Labour in the Food Industry

Check out this piece by Stephen Lurie, writing for Vox: You care about where your food comes from. Shouldn’t you care about who grew and picked it?

Lurie is arguing that the food you consume embodies a certain set of values, in particular values related to how the workers who harvested and processed that food are treated. You implicitly endorse those values when you purchase and consume. The values, you might say, are baked right in. So you get to choose what values to endorse by the choices you make. So far, Lurie’s is a familiar theme: conscious consumerism.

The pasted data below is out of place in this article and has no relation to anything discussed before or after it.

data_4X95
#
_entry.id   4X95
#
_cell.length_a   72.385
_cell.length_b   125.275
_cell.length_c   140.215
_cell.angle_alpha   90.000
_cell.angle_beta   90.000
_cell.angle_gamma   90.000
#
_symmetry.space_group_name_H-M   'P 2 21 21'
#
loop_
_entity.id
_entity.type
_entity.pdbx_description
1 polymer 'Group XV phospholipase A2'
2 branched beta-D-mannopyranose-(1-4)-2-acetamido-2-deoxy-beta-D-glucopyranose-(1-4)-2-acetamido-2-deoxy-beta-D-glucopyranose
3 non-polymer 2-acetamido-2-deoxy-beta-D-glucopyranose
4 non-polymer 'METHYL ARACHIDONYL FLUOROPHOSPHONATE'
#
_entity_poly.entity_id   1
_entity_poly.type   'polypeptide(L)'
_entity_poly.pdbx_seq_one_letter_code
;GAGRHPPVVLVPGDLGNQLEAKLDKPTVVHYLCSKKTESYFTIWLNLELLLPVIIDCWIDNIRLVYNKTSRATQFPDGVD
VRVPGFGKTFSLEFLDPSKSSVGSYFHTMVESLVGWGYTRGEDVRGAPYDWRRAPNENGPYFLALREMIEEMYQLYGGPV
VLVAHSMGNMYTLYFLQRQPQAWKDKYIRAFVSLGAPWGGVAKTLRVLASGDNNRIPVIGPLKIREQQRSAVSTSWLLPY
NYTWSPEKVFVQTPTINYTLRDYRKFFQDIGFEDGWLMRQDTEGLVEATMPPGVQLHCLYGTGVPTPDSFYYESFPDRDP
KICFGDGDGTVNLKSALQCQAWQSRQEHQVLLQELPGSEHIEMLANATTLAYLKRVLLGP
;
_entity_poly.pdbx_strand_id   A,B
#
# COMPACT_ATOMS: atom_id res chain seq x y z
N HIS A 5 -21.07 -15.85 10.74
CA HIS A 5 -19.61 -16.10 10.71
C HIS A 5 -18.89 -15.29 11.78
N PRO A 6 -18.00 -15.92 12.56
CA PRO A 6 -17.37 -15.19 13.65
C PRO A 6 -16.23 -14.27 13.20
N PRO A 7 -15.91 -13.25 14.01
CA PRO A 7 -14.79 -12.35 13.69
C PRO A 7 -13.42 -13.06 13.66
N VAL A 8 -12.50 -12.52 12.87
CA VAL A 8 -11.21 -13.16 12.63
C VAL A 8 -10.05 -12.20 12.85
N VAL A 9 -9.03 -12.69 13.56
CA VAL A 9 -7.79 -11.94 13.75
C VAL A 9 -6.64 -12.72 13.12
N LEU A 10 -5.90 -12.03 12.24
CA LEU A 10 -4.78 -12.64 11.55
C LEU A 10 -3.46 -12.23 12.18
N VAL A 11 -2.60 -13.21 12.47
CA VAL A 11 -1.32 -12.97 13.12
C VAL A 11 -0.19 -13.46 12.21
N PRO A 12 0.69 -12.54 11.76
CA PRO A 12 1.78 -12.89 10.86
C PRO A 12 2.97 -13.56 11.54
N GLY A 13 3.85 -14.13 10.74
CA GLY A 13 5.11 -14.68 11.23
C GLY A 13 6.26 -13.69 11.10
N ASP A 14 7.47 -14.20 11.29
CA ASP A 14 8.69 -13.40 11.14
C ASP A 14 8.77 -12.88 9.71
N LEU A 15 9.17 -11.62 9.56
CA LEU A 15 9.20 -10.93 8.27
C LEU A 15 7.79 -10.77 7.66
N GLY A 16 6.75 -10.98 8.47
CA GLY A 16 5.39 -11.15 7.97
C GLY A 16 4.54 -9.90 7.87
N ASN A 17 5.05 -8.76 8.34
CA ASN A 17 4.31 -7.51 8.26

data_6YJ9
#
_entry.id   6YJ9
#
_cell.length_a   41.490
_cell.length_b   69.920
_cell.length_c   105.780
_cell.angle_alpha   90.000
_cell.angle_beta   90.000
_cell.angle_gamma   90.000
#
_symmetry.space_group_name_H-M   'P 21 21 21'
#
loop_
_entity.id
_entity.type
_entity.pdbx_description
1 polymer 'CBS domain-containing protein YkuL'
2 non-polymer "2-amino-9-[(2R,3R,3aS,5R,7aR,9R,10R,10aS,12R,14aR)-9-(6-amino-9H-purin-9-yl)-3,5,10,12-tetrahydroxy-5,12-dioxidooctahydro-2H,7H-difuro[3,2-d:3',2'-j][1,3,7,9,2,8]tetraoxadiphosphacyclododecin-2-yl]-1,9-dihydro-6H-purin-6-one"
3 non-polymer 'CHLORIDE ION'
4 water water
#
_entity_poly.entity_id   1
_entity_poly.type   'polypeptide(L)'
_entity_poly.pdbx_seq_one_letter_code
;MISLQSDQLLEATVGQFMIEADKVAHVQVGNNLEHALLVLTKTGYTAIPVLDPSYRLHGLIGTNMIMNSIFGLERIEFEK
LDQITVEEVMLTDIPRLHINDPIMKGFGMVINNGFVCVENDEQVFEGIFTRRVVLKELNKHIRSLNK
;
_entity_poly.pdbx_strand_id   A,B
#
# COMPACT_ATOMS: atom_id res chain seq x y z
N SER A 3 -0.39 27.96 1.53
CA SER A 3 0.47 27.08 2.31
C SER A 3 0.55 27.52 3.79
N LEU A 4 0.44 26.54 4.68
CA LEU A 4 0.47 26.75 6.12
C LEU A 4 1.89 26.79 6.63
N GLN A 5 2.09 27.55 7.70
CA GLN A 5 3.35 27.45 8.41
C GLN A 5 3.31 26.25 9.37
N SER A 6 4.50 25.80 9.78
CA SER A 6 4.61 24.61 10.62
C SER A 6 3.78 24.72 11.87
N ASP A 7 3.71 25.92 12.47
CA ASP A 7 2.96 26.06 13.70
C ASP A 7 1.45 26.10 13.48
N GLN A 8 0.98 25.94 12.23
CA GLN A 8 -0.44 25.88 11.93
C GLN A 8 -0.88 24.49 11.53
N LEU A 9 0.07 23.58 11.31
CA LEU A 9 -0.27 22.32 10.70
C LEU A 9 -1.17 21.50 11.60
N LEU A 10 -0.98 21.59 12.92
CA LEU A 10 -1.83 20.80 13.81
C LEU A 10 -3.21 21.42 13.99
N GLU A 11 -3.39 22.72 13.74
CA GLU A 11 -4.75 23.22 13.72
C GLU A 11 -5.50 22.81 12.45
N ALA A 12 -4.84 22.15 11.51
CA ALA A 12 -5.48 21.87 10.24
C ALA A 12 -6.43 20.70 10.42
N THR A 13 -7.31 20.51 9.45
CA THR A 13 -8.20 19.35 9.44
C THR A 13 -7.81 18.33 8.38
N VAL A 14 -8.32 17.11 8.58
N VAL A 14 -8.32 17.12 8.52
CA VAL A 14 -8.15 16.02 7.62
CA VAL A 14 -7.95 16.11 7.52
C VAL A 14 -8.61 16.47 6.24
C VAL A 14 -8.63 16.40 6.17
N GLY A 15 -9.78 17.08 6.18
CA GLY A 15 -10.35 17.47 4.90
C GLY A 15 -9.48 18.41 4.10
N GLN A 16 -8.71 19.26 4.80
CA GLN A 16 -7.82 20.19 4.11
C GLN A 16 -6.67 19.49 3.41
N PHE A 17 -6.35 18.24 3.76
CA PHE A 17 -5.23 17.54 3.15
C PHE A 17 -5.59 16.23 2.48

But, Lurie notes, the ability to engage in conscious consumerism is limited. For example, “While fair-trade products attempt to eradicate poverty abroad, consumers don’t have much of a choice to support a living wage in this country.” Labour, and in particular wages, amounts to the most under-attended-to ethical issue related to food today.

About Chris MacDonald

I'm a philosopher who teaches at Ryerson University's Ted Rogers School of Management in Toronto, Canada. Most of my scholarly research is on business ethics and healthcare ethics.
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